[ The Real McCoy Online Home ]                                                                                                                    August 22, 2008
Mobilization

COB improvements to replicate real-world deployment environments

By Tom Michele, The Real McCoy Contributor

Twelve security guard towers were put in place in late July, and concertina wire was added in August in the 2400 through 2800 blocks of the Fort McCoy cantonment area. That is most of the "west" leg of the fortís "triad" configuration of barracks, administration buildings and dining facilities.

Photo: Soldiers from the 181st Infantry Brigade install a concertina wire at Contingency Operating Base McGinnis at Fort McCoy. (Photo by Tom Michele)
Soldiers from the 181st Infantry Brigade install a concertina wire at Contingency Operating Base McGinnis at Fort McCoy. (Photo by Tom Michele)  

The added security atmosphere was prepared to be in place in time for the scheduled arrival of many elements of the 81st Brigade Combat Team from the Washington Army National Guard, which is mobilizing for deployment in support of Operation Iraqi Freedom.

Walter Rakow, chief, operations, for the 181st Infantry Brigade, said, "The guard towers and concertina wire, with entry control points included, are being erected to represent and replicate what is at contingency operating bases (COBs) in-theater overseas." The 181st, with its four training support battalions, conducts the mobilization training effort at Fort McCoy.

Rakow explained that this in contrast to contingency operating locations (COLs). COBs usually have hardened buildings, trailers or fixed facilities while COLs are more of a tent city.

"We are creating an environment for a large unit, for their battle space, for their footprint," Rakow said. "They will be occupying significant pieces of ground. The 81st will be manning the towers and entry control points at most times and according to the perceived threat levels. There may be times the towers and checkpoints will be manned, other times when they wonít."

Photo: A new guard tower stands in place in Contingency Operating Base (COB) McGinnis at Fort McCoy. It is one of 12 towers recently constructed to support COBs McGinnis, Smith and Justice. (Photo by Tom Michele)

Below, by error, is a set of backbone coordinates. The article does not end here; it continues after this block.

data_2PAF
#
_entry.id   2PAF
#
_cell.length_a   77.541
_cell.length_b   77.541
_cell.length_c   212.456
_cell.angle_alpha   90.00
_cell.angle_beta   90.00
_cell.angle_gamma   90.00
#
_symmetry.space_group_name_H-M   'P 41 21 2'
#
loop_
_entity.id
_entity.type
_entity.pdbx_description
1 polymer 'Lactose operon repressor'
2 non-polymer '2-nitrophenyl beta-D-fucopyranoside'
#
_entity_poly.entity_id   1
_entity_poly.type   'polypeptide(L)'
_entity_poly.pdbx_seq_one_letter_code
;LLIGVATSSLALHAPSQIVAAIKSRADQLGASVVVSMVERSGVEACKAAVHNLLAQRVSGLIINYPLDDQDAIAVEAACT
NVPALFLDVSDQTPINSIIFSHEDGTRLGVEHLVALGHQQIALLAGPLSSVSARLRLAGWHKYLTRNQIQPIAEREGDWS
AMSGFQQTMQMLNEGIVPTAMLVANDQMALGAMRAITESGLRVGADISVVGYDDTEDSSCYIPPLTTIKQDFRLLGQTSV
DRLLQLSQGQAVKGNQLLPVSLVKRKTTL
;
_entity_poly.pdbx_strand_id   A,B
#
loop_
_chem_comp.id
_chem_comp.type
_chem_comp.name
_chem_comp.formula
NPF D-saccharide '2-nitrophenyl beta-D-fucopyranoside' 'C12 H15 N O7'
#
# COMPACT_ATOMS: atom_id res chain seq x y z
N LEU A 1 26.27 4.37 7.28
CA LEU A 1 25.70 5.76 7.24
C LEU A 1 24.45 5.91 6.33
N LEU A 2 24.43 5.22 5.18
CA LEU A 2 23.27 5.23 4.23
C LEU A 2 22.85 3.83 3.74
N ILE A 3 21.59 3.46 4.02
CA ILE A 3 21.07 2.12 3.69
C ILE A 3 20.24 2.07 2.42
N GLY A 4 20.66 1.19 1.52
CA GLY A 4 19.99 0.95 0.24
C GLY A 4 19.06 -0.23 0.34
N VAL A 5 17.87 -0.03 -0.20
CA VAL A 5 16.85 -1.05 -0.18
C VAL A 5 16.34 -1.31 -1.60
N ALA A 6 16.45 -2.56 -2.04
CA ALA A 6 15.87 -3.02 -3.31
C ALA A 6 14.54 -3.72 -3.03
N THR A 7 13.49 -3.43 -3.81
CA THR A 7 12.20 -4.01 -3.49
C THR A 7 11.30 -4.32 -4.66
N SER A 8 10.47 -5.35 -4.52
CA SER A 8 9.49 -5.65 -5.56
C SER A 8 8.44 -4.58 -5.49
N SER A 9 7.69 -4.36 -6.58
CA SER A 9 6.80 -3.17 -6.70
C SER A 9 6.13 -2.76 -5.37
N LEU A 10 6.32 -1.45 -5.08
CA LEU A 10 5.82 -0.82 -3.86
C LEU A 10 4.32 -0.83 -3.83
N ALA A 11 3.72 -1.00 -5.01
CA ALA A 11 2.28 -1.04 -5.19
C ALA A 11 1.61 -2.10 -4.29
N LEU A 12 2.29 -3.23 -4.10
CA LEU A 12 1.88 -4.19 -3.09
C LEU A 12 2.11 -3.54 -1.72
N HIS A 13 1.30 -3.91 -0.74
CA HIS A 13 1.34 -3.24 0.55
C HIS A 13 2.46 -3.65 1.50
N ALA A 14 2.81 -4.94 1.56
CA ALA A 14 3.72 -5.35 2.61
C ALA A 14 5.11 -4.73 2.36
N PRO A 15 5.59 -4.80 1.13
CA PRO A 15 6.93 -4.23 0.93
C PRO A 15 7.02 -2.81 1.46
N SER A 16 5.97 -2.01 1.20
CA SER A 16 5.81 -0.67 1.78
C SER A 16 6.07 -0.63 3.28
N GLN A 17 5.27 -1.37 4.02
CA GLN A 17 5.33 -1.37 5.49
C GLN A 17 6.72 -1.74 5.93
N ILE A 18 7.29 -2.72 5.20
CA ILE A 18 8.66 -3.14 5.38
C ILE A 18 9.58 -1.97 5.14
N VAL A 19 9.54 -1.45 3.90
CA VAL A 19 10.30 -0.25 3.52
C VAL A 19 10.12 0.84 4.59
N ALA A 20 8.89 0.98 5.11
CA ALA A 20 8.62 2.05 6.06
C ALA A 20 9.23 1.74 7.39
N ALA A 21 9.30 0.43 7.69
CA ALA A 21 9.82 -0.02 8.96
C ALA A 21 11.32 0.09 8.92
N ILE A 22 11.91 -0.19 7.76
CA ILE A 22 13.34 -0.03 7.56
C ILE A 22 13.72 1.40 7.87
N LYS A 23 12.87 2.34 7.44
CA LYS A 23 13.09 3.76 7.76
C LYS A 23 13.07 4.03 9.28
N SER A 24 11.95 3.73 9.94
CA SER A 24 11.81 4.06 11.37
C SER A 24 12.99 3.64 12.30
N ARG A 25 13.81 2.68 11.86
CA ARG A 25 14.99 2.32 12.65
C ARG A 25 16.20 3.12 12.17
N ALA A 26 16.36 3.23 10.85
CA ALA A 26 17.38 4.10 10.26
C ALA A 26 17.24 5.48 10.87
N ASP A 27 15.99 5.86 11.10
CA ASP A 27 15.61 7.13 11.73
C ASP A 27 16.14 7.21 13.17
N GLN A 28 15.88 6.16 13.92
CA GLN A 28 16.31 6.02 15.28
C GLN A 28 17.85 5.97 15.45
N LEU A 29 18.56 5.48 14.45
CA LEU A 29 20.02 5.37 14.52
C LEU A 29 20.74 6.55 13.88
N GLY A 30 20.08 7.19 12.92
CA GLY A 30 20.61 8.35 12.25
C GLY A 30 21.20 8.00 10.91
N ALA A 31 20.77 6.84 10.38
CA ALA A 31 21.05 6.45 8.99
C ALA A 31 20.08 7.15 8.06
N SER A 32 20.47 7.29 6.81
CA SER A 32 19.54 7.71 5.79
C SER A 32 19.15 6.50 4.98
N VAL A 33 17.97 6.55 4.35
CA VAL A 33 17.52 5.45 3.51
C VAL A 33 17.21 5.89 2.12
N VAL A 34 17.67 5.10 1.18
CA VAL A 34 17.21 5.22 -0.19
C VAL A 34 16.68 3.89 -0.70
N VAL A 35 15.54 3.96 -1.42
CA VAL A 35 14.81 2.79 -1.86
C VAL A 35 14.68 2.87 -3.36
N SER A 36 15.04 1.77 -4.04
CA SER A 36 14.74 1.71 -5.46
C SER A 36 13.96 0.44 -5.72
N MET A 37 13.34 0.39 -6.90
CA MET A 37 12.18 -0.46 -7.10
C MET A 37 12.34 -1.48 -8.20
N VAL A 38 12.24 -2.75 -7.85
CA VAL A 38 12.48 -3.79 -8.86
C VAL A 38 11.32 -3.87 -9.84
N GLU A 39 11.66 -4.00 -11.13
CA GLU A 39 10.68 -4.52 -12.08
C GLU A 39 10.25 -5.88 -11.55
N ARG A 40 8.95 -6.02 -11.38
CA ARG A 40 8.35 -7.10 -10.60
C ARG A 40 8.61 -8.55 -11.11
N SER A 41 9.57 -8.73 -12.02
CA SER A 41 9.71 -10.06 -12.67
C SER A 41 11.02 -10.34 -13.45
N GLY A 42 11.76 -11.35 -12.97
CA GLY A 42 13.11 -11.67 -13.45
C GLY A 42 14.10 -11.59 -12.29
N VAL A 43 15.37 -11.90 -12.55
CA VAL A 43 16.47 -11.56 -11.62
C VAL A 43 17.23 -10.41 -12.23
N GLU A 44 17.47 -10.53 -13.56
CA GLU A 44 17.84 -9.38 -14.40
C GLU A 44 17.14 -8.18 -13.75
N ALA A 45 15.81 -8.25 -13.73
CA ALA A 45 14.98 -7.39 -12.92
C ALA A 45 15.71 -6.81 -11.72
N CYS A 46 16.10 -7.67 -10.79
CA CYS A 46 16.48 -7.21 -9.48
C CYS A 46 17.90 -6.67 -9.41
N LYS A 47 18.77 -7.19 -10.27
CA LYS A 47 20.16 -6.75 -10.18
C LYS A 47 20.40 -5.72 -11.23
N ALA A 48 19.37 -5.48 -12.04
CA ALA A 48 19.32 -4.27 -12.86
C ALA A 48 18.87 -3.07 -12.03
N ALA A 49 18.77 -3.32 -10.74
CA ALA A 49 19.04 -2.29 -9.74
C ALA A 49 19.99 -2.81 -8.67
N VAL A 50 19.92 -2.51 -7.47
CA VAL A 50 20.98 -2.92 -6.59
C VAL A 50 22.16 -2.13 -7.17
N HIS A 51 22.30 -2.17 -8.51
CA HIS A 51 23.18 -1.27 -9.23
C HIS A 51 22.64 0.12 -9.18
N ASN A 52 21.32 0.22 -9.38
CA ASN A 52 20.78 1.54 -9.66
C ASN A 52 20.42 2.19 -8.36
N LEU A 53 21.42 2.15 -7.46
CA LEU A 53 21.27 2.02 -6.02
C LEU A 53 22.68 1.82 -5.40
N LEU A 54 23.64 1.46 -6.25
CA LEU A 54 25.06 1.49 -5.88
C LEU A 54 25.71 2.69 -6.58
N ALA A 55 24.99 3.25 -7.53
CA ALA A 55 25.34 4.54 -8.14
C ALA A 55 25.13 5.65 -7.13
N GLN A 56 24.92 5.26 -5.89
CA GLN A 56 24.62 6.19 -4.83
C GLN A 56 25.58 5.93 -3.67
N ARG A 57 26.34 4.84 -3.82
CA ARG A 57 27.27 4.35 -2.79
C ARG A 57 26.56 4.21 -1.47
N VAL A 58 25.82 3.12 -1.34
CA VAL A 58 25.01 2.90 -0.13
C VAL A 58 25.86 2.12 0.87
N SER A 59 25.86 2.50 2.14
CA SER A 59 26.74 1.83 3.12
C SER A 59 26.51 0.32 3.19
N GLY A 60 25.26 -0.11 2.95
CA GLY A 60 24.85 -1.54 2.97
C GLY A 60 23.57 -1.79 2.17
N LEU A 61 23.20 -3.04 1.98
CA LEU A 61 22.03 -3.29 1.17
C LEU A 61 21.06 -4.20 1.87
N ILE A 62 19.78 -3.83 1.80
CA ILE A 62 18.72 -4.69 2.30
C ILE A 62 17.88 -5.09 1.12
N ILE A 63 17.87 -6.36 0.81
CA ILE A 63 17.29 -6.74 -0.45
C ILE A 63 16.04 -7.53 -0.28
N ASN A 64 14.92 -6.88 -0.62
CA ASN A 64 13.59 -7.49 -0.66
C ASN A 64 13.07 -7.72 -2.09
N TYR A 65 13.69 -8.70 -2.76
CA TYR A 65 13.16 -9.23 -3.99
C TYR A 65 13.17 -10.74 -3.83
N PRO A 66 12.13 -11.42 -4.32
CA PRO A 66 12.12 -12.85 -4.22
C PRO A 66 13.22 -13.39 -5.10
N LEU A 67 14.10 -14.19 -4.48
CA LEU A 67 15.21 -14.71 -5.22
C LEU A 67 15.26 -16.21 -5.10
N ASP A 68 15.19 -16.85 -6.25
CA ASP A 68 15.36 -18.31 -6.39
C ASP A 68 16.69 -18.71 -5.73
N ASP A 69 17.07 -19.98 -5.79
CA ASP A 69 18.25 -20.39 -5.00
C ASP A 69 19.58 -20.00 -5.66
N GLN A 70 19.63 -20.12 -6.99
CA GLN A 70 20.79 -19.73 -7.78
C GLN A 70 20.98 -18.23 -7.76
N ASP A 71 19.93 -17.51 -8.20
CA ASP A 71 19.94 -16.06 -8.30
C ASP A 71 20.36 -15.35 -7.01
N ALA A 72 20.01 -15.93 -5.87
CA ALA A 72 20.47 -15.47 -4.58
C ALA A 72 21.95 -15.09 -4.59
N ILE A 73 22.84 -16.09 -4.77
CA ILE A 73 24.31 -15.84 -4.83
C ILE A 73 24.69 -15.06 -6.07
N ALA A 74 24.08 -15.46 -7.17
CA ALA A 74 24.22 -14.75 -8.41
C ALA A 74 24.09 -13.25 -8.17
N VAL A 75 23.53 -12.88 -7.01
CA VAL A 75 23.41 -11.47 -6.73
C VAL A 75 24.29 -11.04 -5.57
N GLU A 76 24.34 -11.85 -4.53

A new guard tower stands in place in Contingency Operating Base (COB) McGinnis at Fort McCoy. It is one of 12 towers recently constructed to support COBs McGinnis, Smith and Justice. (Photo by Tom Michele)

The new COB plan will have three COBs established in the stretch from just inside the 2400 block to just inside the 2800 block.

COB Smith will include 56 buildings in the 2400-2500 block. COB Justice will include 39 buildings in the 2600 block.

COB McGinnis will include 22 buildings plus building 2776, which is usually used for a training unitís brigade level headquarters.

There will be restricted access on the side streets in the COBs.

The names of two of the COBs come from two Soldiers killed in action and posthumously awarded the Medal of Honor. Sgt. 1st Class Paul Smith died April 4, 2003 during an attack on his unit near the Baghdad Airport and the initial take over of the airfield.

Pfc. Ross McGinnis was killed while on patrol in Bagdad Dec. 4, 2006 when he laid on top of a hand grenade thrown into the truck he was in. His action saved the lives of the other four Soldiers in the vehicle.

"We named the COBs in respect for their actions and sacrifice and to remind people of their heroism," Rakow said.

The guard towers were constructed by 10 employees of the Directorate of Emergency Services (DES)/Directorate of Plans, Training, Mobilization and Security (DPTMS), according to Don Lemerand, a supervisor at the DES/DPTMS Range Section.

"It took our employees about two weeks to build them from scratch and use a forklift truck to place them on the sites at the COBs," Lemerand said.

(Michele is a public affairs specialist for Eagle Systems and Services Inc., contractor for CONUS Support Base Services.)

 

[ Top of Page ]

[ The Real McCoy Online Home ]